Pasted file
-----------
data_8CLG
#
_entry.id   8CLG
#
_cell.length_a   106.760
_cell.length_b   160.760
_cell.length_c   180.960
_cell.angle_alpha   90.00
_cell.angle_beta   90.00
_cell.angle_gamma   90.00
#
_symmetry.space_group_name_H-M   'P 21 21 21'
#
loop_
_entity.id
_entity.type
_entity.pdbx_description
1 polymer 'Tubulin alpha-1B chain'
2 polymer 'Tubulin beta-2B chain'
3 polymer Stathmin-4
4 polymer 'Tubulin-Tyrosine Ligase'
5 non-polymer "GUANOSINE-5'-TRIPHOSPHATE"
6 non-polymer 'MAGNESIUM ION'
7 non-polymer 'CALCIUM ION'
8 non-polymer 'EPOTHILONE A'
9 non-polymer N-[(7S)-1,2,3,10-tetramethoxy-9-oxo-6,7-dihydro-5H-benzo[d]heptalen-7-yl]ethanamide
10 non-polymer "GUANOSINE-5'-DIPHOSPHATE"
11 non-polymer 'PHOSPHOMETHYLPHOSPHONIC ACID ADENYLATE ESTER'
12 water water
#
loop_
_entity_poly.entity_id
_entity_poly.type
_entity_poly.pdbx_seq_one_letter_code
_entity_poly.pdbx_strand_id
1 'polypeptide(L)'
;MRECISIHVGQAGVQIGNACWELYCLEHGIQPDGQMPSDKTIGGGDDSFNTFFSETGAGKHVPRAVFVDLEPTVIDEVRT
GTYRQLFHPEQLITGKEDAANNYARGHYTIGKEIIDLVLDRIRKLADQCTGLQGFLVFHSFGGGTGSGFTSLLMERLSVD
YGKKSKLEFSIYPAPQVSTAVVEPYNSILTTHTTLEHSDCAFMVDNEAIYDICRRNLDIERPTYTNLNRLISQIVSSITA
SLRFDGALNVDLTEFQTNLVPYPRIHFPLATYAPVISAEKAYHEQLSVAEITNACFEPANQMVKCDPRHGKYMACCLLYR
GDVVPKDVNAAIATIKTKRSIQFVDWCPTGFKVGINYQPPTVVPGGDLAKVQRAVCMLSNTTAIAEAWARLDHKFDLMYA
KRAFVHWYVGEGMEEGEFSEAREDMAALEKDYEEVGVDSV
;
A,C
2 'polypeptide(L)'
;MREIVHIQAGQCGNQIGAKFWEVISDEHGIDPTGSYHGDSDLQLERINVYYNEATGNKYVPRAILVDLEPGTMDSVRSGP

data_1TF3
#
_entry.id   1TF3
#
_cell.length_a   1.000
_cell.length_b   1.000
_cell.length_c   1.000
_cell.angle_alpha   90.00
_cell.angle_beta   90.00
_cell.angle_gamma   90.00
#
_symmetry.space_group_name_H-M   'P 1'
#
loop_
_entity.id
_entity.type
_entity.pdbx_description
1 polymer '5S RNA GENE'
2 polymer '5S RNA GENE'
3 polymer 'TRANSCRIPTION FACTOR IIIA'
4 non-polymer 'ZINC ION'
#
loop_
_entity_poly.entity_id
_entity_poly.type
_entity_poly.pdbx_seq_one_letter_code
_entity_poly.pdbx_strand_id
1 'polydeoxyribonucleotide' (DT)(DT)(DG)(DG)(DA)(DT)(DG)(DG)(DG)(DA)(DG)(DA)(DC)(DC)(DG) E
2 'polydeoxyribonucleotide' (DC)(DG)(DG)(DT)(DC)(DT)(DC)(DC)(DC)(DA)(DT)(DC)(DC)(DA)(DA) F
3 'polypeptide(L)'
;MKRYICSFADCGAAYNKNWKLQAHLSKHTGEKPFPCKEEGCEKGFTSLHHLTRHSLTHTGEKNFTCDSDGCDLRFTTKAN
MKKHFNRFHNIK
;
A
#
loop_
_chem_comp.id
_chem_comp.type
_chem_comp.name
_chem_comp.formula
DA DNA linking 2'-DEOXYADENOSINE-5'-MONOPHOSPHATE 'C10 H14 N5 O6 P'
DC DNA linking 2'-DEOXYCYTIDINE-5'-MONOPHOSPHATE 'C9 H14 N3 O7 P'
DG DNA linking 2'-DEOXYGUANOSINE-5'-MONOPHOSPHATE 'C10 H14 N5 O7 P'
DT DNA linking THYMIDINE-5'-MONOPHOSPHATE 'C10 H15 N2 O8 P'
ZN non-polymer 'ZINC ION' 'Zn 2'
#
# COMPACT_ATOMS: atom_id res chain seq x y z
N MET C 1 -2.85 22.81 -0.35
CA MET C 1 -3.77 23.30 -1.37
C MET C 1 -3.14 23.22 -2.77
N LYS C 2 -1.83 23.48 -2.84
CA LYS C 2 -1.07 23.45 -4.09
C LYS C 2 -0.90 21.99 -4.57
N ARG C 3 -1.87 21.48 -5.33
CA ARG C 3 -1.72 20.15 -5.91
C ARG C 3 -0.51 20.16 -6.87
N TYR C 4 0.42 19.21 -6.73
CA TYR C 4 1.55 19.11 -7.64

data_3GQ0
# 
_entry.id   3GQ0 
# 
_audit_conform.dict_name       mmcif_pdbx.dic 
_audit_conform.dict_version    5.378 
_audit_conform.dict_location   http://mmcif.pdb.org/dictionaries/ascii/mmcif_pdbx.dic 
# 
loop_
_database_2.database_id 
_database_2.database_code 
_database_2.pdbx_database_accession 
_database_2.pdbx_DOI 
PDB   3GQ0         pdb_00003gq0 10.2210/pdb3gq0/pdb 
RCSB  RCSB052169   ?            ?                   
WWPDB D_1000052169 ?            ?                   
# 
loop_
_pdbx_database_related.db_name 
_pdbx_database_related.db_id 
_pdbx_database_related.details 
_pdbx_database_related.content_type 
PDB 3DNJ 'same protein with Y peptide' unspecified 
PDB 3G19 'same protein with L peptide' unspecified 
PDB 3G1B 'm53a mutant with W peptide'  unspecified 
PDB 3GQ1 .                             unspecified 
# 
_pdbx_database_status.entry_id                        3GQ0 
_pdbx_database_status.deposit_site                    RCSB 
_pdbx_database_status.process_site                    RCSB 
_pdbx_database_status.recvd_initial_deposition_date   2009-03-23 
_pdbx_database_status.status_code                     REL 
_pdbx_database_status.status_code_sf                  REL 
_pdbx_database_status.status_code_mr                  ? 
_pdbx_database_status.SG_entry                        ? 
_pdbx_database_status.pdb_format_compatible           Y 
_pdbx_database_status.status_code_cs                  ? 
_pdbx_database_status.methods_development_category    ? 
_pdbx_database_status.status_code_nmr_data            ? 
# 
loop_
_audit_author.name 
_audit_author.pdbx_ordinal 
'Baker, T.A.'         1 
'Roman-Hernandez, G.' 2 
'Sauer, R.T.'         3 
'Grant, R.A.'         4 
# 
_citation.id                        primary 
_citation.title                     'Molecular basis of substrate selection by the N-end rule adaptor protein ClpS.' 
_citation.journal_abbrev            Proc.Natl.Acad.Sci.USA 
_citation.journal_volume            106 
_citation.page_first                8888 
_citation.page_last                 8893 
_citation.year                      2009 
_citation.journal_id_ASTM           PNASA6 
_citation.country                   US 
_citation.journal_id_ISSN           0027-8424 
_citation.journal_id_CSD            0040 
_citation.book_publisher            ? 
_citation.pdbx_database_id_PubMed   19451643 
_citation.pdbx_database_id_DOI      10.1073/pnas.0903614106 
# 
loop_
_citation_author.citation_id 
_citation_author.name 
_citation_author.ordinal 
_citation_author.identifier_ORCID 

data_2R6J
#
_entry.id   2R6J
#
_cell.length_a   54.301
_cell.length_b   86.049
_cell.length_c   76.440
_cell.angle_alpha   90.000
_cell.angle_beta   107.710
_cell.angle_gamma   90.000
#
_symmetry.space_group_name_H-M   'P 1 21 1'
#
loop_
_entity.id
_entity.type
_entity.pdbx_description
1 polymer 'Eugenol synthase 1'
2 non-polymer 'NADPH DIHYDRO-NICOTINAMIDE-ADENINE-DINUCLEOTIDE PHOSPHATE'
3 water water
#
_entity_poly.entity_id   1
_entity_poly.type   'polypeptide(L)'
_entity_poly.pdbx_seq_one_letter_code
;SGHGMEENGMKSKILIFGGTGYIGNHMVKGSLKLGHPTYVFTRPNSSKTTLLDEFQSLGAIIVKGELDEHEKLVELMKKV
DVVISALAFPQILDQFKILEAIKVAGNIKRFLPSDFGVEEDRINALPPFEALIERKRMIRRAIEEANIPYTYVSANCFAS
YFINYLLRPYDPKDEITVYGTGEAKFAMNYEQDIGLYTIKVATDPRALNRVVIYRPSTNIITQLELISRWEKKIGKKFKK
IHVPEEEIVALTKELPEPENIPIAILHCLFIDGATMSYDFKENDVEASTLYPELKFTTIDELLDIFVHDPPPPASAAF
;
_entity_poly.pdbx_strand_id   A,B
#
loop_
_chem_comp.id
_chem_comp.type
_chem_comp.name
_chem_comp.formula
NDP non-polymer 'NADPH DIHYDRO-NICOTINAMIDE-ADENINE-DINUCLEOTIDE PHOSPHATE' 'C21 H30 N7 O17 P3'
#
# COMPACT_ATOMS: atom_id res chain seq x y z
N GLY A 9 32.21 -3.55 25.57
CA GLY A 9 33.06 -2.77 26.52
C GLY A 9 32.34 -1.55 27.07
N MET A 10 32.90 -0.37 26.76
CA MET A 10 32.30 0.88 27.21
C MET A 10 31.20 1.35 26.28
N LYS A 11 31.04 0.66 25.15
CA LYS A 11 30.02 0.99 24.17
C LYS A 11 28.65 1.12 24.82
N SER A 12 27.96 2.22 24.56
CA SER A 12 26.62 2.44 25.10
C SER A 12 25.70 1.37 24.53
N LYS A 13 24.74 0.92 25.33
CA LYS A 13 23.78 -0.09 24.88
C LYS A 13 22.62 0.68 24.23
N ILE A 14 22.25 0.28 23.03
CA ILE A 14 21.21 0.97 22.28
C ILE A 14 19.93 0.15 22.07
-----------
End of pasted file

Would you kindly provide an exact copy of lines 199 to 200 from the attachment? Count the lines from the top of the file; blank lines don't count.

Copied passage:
YFINYLLRPYDPKDEITVYGTGEAKFAMNYEQDIGLYTIKVATDPRALNRVVIYRPSTNIITQLELISRWEKKIGKKFKK
IHVPEEEIVALTKELPEPENIPIAILHCLFIDGATMSYDFKENDVEASTLYPELKFTTIDELLDIFVHDPPPPASAAF